Solving the Creative Conundrum

Taking the Dynamic Approach

In today’s digital advertising world, fast is key. And, as attention spans shorten, webpages load quicker, and clicks become swifter, advertisers are increasingly vying for consumers’ attention at breakneck speeds.  

On the sales side, the architecture to buy and sell advertising in a matter of milliseconds is already in place. In fact, programmatic and real-time bidding is more than a passing fad or some sort of novel idea; automated sales and buying has become a formidable force in the digital ad world. According to new numbers by real-time ad platform company PubMatic, RTB accounts for almost 50 percent of non-direct sales on its network.  And, its CEO Rajeev Goel expects programmatic premium to be a $1 billion business by next year.


But, as the momentum of automated sales roars towards what some may call an inevitable preeminence, online creative has stayed comparatively stagnant. And, in an industry known for its shrewd and inventive problem-solving ways, creative’s push into this new wave of digital advertising is, in gist, uncreative.

Brands and agencies are beginning to understand the importance of changing creative; and, companies coast to coast are popping up with novel ways of solving the sluggish evolution of display creative in today’s rapid digital ad world. From content redistribution to eye-popping visuals, companies are employing a wide array of tactics to grab consumer attention and pump up conversions.

Today, brands realize that the content and context of an ad is just as important, as if not more so than, the presence of an ad on a website. Engaging with consumers is crucial to the conversion process (and always has been); but, today, that engagement has to happen almost instantly, with consumers making that connection with a brand or product at the ad’s point of impression.

Here are three companies who believe that display itself isn’t the problem; rather, it’s the ad industry’s lethargic and non-evolutionary take on display that leaves such a bad taste in brands’ mouths.

Let Big Data Do the Heavy Lifting


There’s lots and lots of data out there, covering everything from someone’s eye color to their preferred beverage; and, tying that wealth of data to creative is the goal of Cognitive Match, a firm that uses both cookie data and its own data backend to help target creative to individual consumers.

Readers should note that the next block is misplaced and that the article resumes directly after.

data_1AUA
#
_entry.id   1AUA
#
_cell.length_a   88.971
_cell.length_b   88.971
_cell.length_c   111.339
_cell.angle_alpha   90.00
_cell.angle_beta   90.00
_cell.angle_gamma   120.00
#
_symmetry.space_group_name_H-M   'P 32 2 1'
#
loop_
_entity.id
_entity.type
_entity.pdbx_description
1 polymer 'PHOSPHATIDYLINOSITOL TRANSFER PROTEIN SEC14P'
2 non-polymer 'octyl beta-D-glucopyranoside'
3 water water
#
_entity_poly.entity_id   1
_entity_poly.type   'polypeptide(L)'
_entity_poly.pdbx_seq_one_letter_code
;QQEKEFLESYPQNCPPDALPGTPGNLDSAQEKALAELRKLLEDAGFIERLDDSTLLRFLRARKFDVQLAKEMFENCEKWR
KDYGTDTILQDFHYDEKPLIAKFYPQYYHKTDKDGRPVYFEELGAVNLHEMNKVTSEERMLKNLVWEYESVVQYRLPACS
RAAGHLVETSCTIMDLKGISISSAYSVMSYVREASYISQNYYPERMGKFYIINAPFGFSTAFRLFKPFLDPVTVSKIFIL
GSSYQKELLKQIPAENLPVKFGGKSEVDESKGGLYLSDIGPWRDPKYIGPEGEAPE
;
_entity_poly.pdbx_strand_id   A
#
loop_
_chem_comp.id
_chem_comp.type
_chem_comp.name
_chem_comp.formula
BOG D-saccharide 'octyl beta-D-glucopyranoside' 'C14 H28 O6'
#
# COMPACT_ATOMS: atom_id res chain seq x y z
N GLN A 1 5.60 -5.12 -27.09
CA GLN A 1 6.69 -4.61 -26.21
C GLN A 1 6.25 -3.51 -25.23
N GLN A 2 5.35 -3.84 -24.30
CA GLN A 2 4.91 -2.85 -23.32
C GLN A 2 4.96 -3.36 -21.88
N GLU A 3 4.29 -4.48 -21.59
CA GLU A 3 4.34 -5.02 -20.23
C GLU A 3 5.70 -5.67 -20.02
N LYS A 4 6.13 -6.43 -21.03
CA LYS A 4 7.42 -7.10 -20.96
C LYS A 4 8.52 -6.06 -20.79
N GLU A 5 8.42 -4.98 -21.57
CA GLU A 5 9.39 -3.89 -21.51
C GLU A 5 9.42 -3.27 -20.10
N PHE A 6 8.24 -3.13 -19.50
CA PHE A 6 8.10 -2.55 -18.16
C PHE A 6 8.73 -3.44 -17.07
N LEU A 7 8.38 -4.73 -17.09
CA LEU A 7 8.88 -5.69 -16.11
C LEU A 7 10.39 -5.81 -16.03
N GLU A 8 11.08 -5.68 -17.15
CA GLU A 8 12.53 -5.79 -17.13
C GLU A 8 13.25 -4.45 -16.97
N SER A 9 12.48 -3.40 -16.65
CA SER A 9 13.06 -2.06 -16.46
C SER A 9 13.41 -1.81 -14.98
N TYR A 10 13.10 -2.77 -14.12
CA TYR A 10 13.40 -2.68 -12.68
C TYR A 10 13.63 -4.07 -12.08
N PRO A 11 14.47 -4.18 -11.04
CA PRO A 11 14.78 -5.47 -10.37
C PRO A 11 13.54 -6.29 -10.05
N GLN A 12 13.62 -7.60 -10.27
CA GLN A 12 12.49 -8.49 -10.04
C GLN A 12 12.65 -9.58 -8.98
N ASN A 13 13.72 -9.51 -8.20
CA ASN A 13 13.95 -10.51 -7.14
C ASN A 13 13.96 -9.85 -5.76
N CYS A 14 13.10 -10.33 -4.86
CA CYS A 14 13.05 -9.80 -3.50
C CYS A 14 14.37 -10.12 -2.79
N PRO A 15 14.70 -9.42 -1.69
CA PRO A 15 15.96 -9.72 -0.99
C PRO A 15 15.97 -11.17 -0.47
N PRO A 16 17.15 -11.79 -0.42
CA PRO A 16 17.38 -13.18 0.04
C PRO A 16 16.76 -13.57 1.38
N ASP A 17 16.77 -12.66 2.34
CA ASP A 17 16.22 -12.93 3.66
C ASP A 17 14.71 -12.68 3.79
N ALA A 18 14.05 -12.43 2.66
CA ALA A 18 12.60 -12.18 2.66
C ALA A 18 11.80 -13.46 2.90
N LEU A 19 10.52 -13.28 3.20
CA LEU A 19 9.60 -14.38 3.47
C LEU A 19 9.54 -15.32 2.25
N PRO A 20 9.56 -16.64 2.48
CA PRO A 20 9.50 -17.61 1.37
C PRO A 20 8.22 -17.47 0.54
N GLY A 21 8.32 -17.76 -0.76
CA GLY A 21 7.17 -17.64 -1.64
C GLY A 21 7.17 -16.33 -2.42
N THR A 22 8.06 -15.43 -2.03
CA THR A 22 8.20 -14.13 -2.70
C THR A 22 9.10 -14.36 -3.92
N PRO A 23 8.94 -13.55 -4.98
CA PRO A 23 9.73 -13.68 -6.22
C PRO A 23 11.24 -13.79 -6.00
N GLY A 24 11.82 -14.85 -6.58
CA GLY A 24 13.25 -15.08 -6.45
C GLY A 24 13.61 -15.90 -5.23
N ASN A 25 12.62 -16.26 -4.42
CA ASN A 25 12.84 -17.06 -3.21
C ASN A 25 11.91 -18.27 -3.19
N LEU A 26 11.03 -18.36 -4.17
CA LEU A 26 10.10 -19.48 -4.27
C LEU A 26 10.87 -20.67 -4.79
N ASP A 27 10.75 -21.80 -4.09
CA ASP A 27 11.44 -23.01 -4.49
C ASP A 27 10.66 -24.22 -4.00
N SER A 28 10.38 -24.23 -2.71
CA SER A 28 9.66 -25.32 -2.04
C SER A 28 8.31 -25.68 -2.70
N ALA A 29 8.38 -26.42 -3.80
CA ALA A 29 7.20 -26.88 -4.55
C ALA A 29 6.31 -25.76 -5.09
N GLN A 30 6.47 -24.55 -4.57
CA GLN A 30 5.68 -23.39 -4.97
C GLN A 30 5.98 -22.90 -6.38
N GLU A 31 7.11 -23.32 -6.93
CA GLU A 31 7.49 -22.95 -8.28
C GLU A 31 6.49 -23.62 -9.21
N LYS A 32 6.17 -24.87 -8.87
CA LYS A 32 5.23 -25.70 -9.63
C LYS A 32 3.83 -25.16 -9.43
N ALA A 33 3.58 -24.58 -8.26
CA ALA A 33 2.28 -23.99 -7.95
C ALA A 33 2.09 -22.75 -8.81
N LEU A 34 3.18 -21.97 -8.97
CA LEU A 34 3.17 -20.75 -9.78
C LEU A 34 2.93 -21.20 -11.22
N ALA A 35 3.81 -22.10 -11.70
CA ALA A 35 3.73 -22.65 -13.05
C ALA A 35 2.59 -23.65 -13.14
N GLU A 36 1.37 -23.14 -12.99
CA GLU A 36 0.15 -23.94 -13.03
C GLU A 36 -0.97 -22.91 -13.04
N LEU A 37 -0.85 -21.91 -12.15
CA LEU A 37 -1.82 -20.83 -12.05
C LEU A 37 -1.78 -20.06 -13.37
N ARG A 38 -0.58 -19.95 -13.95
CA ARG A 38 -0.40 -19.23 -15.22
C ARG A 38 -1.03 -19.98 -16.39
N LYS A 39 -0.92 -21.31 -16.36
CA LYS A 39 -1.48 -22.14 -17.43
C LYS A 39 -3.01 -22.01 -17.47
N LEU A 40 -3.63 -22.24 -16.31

“Everywhere a brand wants to be, we can tell them more about their audience,” Cognitive Match’s Senior Vice President of Sales and Marketing, Natalie Kubitz, told AdMonsters.

Microtargeting is tedious; and, for some brands, almost impossible. But, with data-driven creative, brands may be able to get closer to a consumer than ever before, using a crazy array of data points — from environmental data, such as weather and location, to third-party and CRM data, such as demographics, income, interests, age, etc. — to target consumers across wide swaths of varying audience segments.

“Some of the things dynamic creative solves are true marketing challenges – things that just aren’t scalable,” Kubitz said.

There’s never been a time before in which the consumer drives and controls the ad experience as much as she does today. A consumer chooses when, where and how she sees and interacts with an ad. And, in such an environment, creating consumer engagement means knowing the consumer – and being able to act quickly on what you know.

“It doesn’t have to be a perfect data set to make an ad relevant to the user,” Kubitz said.


Brands and advertisers that employ engaging creative that takes advantage of a variety of different data will ultimately lead the curve. But today, many data-driven banner ads aren’t the flashiest or the most innovative, and hardly work to mask the fact that they’re using data.

So, what’s next? Well, for one, moving away from the humdrum look and feel of data-driven banner ads. You know, the ones that tell me I just looked at the new Justin Timberlake album because, well, it’s telling me to pre-order the new Justin Timberlake album. Data-driven ads should seem seamless, in ways, concealing the idea that the consumers’ data is driving the advertisement.

Building Engaging Creative Is Simple

The conventional creative-building process took a lot of time, and even more money.  Many brands relied on the creative cognoscenti of Madison Avenue to develop impressive and humongously scaled campaigns, all while hemorrhaging money and garnering fewer conversions than expected.

Los Angeles-based firm Steelhouse is committed to proving that developing rich media and eye-popping display ads doesn’t take a creative agency – or $20,000.  With its A2 ad-creation service, Steelhouse offers brands video-based and interactive display ads that take no more than four hours on average to create, using a brand’s readily available video and image assets, social media properties, and more.